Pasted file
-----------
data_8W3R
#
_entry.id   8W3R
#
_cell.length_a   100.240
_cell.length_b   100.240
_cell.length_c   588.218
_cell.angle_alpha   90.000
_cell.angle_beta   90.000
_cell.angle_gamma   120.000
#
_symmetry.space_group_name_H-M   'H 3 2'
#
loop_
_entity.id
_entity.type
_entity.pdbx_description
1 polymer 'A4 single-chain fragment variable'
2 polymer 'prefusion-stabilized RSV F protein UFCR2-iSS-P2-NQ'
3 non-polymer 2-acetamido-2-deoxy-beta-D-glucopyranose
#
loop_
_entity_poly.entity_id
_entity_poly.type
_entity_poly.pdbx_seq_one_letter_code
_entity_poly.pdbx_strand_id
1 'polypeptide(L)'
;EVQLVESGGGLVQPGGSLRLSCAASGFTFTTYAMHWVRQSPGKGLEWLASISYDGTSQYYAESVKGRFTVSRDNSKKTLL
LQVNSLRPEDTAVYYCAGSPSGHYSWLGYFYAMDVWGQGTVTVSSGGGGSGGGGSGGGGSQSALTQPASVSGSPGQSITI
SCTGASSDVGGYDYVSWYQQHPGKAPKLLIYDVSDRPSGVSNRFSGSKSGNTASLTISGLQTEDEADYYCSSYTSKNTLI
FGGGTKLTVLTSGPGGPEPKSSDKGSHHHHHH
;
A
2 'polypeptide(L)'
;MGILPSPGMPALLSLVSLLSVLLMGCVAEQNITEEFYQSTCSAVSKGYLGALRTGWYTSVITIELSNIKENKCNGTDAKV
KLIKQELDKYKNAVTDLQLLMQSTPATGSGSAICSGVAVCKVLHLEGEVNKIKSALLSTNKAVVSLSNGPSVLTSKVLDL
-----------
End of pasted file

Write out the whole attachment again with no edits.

data_8W3R
#
_entry.id   8W3R
#
_cell.length_a   100.240
_cell.length_b   100.240
_cell.length_c   588.218
_cell.angle_alpha   90.000
_cell.angle_beta   90.000
_cell.angle_gamma   120.000
#
_symmetry.space_group_name_H-M   'H 3 2'
#
loop_
_entity.id
_entity.type
_entity.pdbx_description
1 polymer 'A4 single-chain fragment variable'
2 polymer 'prefusion-stabilized RSV F protein UFCR2-iSS-P2-NQ'
3 non-polymer 2-acetamido-2-deoxy-beta-D-glucopyranose
#
loop_
_entity_poly.entity_id
_entity_poly.type
_entity_poly.pdbx_seq_one_letter_code
_entity_poly.pdbx_strand_id
1 'polypeptide(L)'
;EVQLVESGGGLVQPGGSLRLSCAASGFTFTTYAMHWVRQSPGKGLEWLASISYDGTSQYYAESVKGRFTVSRDNSKKTLL
LQVNSLRPEDTAVYYCAGSPSGHYSWLGYFYAMDVWGQGTVTVSSGGGGSGGGGSGGGGSQSALTQPASVSGSPGQSITI
SCTGASSDVGGYDYVSWYQQHPGKAPKLLIYDVSDRPSGVSNRFSGSKSGNTASLTISGLQTEDEADYYCSSYTSKNTLI
FGGGTKLTVLTSGPGGPEPKSSDKGSHHHHHH
;
A
2 'polypeptide(L)'
;MGILPSPGMPALLSLVSLLSVLLMGCVAEQNITEEFYQSTCSAVSKGYLGALRTGWYTSVITIELSNIKENKCNGTDAKV
KLIKQELDKYKNAVTDLQLLMQSTPATGSGSAICSGVAVCKVLHLEGEVNKIKSALLSTNKAVVSLSNGPSVLTSKVLDL